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The Palace of the Soviets

One of the most grandiose project of communism
Where was it supposed to be? In the heart of our capital of course. That place is where Cathedral of Christ the Saviour is today. Overlooking Moscow river and staring down at Kremlin. This location is as if the center piece on the table of Moscow. That is why with communism behind the wheel it was not debateble that the cathedral is to be demolished. (It was destroyed in 1931 on the order of Soviet leader Joseph Stalin)

The construction was started
495m - 1,624ft


Floor count

But what can symbolise the upcoming era of Communism and Socialism? What should the temple of USSR look like? To answer this complocated question government opened up a contest in which architects from all over the world took part.

The goal was to come up with a project of an administrative center and a congress hall in Moscow, Russian SFSR, Soviet Union (present-day Russian Federation) near the Kremlin, on the site of the demolished Cathedral of Christ the Saviour.
Finally, after long lasting discussions one of the 272 participating projects(by Boris Iofan and Vladimir Shchuko ) won the honor of proposing their vision of the future Palace of the Soviets.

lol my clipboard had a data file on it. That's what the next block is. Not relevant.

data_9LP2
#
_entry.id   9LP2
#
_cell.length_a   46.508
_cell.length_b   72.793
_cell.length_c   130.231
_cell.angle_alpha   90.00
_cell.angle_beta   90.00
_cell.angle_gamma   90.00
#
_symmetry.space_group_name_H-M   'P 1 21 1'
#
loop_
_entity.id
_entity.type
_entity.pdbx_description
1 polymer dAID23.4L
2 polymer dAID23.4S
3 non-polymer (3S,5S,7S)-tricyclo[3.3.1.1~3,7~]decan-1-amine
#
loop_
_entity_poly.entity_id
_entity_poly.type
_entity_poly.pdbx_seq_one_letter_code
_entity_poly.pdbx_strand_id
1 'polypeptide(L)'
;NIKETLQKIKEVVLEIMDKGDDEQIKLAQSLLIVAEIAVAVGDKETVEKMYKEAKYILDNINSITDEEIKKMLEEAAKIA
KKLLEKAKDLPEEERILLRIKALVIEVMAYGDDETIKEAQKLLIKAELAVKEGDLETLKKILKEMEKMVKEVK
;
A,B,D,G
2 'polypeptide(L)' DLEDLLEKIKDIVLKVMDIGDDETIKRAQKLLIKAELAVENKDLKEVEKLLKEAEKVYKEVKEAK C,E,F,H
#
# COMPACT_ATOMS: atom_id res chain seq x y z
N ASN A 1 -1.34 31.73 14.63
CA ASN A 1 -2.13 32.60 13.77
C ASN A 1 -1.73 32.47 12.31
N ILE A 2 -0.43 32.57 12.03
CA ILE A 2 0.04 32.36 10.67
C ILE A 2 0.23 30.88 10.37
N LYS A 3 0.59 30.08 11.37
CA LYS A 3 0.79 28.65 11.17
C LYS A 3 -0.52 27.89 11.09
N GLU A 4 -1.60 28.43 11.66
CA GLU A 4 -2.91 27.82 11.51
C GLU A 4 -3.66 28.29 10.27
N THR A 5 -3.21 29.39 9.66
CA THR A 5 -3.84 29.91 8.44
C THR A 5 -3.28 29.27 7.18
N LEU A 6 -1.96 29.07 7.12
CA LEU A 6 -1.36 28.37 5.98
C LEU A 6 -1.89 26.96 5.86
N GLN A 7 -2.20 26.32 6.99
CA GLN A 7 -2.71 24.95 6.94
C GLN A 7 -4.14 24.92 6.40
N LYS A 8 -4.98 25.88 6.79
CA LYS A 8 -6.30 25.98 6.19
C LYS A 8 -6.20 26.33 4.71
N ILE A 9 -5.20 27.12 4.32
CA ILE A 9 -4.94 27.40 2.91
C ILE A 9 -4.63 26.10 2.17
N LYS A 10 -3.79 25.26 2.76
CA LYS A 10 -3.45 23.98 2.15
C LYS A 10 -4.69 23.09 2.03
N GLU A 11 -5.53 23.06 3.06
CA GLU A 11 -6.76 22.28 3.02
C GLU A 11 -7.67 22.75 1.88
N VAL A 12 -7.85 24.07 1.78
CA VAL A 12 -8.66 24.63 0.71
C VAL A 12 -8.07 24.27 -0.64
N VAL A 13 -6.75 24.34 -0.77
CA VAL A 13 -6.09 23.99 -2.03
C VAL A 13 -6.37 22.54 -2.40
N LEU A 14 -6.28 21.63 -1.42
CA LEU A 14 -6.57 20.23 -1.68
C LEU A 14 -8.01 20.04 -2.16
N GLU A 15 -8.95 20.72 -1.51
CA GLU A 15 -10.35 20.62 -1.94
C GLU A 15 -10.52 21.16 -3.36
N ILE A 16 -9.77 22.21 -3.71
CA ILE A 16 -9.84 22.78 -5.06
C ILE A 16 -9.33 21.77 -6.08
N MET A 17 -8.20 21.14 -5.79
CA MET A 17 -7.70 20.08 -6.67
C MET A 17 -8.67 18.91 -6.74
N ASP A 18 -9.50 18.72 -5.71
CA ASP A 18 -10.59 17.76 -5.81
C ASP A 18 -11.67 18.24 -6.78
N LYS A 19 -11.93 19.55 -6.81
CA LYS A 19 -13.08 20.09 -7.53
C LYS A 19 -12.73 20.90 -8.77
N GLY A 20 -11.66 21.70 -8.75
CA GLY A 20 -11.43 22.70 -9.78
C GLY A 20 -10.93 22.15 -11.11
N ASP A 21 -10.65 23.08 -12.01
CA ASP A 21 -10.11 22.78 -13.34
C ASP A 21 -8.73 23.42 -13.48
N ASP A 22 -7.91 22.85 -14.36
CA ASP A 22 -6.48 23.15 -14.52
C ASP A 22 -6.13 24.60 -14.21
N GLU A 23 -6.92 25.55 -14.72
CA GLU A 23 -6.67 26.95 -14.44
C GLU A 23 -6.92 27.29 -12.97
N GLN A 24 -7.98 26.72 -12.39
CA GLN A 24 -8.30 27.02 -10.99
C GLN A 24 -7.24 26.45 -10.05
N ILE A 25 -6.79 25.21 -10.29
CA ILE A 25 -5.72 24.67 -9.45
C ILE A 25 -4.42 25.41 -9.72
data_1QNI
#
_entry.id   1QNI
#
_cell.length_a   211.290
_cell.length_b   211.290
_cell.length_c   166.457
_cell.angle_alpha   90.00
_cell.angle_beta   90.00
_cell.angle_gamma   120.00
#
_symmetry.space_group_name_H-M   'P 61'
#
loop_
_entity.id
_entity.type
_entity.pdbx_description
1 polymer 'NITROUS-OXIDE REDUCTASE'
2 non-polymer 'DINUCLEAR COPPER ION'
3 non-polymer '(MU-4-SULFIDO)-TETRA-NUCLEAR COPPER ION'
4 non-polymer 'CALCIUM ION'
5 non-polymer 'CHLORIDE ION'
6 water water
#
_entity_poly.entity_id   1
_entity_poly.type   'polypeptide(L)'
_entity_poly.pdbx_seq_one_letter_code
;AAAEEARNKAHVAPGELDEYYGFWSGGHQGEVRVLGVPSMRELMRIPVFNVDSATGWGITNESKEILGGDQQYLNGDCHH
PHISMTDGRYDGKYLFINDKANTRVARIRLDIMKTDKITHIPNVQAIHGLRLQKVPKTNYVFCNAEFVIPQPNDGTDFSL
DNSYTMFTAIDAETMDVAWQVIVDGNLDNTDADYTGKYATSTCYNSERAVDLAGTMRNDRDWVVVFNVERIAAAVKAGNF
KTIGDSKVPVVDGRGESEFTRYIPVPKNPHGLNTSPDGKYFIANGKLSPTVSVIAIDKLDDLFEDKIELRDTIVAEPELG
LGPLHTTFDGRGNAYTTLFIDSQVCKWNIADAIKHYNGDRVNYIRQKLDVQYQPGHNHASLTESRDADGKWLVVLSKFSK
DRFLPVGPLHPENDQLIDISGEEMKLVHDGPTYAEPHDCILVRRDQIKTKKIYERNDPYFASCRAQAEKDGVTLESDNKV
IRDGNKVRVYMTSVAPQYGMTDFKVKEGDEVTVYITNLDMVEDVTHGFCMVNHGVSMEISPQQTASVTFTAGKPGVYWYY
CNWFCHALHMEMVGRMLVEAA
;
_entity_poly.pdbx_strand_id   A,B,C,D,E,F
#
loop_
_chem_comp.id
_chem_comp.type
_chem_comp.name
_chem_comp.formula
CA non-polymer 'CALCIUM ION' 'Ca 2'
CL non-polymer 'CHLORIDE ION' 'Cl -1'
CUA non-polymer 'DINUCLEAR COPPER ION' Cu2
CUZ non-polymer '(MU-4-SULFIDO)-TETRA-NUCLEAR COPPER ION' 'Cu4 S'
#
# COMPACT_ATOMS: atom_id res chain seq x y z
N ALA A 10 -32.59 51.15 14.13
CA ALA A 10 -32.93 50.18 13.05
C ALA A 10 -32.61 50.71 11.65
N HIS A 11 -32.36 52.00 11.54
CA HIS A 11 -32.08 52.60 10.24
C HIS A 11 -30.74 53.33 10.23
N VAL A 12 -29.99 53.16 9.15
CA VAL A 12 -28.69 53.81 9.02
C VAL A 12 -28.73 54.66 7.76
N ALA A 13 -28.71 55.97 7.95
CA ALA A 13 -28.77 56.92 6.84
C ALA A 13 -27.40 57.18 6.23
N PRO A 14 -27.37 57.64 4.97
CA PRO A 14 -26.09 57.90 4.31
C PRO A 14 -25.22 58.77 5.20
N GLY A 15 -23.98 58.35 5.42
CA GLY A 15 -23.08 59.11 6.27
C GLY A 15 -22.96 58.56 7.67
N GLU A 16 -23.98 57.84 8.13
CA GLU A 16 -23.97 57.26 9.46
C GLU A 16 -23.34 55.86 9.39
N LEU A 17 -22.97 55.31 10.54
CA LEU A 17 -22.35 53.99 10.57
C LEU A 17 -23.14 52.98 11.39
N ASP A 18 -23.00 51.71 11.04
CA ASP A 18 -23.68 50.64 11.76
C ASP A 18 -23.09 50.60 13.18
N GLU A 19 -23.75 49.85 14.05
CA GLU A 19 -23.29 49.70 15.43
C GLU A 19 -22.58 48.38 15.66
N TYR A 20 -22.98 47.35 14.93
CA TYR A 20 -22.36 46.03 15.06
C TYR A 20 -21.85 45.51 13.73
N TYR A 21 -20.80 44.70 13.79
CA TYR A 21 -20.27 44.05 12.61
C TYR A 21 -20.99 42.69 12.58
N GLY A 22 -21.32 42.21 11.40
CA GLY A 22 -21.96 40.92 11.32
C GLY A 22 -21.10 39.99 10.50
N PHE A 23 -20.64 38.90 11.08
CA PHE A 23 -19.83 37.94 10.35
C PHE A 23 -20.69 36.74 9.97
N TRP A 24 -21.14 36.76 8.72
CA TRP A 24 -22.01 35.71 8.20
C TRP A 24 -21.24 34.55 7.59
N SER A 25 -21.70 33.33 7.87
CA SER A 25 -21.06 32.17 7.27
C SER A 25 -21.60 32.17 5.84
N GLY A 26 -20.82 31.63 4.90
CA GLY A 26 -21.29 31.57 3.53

The architectural contest for the Palace of the Soviets (1931–1933) was won by Boris Iofan's neoclassical concept, subsequently revised by Iofan, Vladimir Shchuko and Vladimir Gelfreikh into a skyscraper. If built, it would have become the world's tallest structure of its time(Supposedly 400m high). Construction started in 1937, and was interrupted by the German invasion in 1941. In 1941–1942, its steel frame was disassembled for use in fortifications and bridges. Construction was never resumed. In 1958, the foundations of the Palace were converted into what would become the world's largest open-air swimming pool, the Moskva Pool.
Later on as the USSR fell, The Cathedral was rebuilt and reopened in 2000. While the nearby subway station, built in 1935 as Palace of the Soviets station, was renamed Kropotkinskaya in 1957.

Until this day Palace of the Soviets remains as a mysterios ghost building that never actually existed uet managed to scare and amaze the world by the sheer idea of its existance.

If you would like to know more about the Palace of the Soviets and see some of the projects that took part in the contest, check out this link.

You can also visit Shchusev state museum of architecture and find even more information about it there.